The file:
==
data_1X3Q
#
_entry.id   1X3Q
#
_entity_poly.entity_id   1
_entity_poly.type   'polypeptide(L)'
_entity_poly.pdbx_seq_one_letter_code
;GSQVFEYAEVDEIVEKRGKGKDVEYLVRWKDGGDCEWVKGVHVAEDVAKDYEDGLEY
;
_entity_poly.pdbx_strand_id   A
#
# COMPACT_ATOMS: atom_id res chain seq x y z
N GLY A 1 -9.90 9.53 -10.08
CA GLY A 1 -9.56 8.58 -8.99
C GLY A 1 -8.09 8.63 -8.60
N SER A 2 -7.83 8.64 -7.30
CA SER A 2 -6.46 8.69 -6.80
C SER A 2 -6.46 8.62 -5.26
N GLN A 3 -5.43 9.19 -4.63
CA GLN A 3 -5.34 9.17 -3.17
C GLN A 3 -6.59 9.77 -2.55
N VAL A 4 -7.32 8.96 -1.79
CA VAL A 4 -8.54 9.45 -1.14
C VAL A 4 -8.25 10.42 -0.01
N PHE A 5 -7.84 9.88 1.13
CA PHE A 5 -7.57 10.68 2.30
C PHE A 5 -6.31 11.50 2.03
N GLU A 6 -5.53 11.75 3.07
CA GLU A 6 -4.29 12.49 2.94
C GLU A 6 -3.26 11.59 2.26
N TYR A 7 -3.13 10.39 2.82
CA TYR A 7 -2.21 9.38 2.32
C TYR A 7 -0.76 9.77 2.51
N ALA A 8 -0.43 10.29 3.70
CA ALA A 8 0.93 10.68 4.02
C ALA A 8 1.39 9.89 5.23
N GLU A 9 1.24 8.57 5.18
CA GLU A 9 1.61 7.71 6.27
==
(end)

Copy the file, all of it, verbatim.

data_1X3Q
#
_entry.id   1X3Q
#
_entity_poly.entity_id   1
_entity_poly.type   'polypeptide(L)'
_entity_poly.pdbx_seq_one_letter_code
;GSQVFEYAEVDEIVEKRGKGKDVEYLVRWKDGGDCEWVKGVHVAEDVAKDYEDGLEY
;
_entity_poly.pdbx_strand_id   A
#
# COMPACT_ATOMS: atom_id res chain seq x y z
N GLY A 1 -9.90 9.53 -10.08
CA GLY A 1 -9.56 8.58 -8.99
C GLY A 1 -8.09 8.63 -8.60
N SER A 2 -7.83 8.64 -7.30
CA SER A 2 -6.46 8.69 -6.80
C SER A 2 -6.46 8.62 -5.26
N GLN A 3 -5.43 9.19 -4.63
CA GLN A 3 -5.34 9.17 -3.17
C GLN A 3 -6.59 9.77 -2.55
N VAL A 4 -7.32 8.96 -1.79
CA VAL A 4 -8.54 9.45 -1.14
C VAL A 4 -8.25 10.42 -0.01
N PHE A 5 -7.84 9.88 1.13
CA PHE A 5 -7.57 10.68 2.30
C PHE A 5 -6.31 11.50 2.03
N GLU A 6 -5.53 11.75 3.07
CA GLU A 6 -4.29 12.49 2.94
C GLU A 6 -3.26 11.59 2.26
N TYR A 7 -3.13 10.39 2.82
CA TYR A 7 -2.21 9.38 2.32
C TYR A 7 -0.76 9.77 2.51
N ALA A 8 -0.43 10.29 3.70
CA ALA A 8 0.93 10.68 4.02
C ALA A 8 1.39 9.89 5.23
N GLU A 9 1.24 8.57 5.18
CA GLU A 9 1.61 7.71 6.27